Last week, a San Francisco judge closed a deportation case against a member of a same-sex couple from southern California. The judge’s decision came at the request of ICE. Two other same-sex couples, including one from Oakland, have also had their deportation orders rescinded. All the cases involve men who married legal residents in states allowing same-sex marriage. Previously, this was not enough to shield an undocumented spouse from deportation, as it would in an opposite-sex marriage, because the Defense of Marriage Act prohibits federal recognition of same-sex unions.
Here’s an FAQ on the policy shift recently posted by the Department of Homeland Security. Some important points, if they prove to be adhered to:
Will removal proceedings or removals be halted while the interagency working group completes its review?
No. DHS will continue to enforce immigration laws. ICE attorneys and agents, however, will be tasked to review each case prior to the expenditure of resources to determine whether it is a priority case as defined in the June 30, 2010 Civil Enforcement Priorities memorandum and the June 17, 2011 Prosecutorial Discretion memorandum. Removals will continue while the working group undertakes its review.
Can individuals affirmatively apply for an exercise of discretion through this process?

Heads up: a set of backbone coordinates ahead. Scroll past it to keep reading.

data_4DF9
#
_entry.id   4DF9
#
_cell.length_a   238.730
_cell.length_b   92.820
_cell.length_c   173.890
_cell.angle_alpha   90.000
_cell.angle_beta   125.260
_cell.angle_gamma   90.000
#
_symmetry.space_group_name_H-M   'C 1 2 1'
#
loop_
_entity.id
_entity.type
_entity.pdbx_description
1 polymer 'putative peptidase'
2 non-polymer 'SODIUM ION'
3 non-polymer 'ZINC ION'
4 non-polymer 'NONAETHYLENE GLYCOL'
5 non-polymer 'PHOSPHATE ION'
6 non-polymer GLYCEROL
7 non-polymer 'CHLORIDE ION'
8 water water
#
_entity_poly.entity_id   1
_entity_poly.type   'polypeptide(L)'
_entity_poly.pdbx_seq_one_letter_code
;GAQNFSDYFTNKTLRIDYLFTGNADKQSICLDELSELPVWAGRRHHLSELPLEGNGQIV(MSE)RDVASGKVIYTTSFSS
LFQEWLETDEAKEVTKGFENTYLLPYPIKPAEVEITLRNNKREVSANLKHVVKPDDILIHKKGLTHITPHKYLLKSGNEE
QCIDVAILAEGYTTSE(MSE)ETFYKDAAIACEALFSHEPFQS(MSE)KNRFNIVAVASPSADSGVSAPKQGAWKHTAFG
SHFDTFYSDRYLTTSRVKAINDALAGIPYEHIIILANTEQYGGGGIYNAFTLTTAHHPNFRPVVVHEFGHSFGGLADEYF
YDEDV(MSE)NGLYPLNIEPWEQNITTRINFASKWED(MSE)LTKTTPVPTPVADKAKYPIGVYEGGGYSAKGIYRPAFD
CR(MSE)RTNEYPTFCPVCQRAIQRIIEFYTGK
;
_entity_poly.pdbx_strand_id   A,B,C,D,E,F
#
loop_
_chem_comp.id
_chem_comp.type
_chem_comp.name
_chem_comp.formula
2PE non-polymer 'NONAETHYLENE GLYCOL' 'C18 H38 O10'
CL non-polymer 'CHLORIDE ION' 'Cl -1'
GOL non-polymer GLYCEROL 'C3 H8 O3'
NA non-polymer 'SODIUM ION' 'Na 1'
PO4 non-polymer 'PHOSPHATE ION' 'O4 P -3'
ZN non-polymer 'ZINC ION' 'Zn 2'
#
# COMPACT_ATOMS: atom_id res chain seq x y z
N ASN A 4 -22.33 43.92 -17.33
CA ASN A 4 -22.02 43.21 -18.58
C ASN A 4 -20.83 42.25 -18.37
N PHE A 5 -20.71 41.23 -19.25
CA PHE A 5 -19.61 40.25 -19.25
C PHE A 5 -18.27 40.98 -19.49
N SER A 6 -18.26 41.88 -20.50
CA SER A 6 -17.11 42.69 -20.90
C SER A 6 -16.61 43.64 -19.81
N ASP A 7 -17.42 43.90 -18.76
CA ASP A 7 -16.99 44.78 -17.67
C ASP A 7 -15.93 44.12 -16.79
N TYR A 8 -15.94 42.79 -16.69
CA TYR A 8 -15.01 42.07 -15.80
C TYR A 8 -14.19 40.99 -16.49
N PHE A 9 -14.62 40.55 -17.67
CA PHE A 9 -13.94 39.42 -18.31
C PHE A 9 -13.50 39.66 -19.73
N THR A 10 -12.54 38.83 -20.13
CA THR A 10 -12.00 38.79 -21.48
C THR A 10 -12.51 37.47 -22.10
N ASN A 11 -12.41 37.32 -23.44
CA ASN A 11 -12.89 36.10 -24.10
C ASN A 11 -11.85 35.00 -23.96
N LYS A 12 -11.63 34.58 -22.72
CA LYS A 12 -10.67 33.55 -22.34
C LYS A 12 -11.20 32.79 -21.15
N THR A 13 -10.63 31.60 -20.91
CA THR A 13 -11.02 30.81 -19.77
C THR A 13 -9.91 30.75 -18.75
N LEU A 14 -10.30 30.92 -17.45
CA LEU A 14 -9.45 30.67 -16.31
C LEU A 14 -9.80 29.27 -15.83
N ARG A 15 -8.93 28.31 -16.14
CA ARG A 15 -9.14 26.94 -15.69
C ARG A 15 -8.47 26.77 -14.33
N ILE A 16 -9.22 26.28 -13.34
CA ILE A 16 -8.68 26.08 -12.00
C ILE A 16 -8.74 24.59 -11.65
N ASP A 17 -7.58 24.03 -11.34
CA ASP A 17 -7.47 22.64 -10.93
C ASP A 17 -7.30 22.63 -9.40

No. This process does not involve the creation of an affirmative application process, although, consistent with longstanding practice, individuals in removal proceedings and their representatives remain free to submit information relevant to their case to the appropriate ICE field offices or attorneys. Any attorney or representative who purports to be able to secure an individual relief through an affirmative application to ICE or DOJ as part of this process is engaged in a scam and should be reported to the relevant authorities at DOJ, the Federal Trade Commission (FTC), or DHS.
When will the working group complete its review?
Given the volume of cases involved, it will likely take the working group several months to complete its review of cases pending in immigration and federal court.
Does the implementation of the process mean that only individuals with criminal convictions will be removed?
No. Many individuals who have violated civil immigration law but lack a criminal conviction are a DHS priority for removal from the United States. This process is designed to free up additional resources to process and remove high priority cases. DHS priorities include threats to public safety and national security, repeat violators of immigration law, recent illegal border entrants, and immigration fugitives.
Should unlawfully present individuals who do not consider themselves high priority cases voluntarily surrender to ICE to avail themselves of this process?
No. Any individual who self surrenders due to a belief that they will benefit from an exercise of discretion is very likely to be placed in removal proceedings and runs a serious risk that they will be removed from the United States. Nothing in this process creates a right or an entitlement to any person regardless of their individual circumstances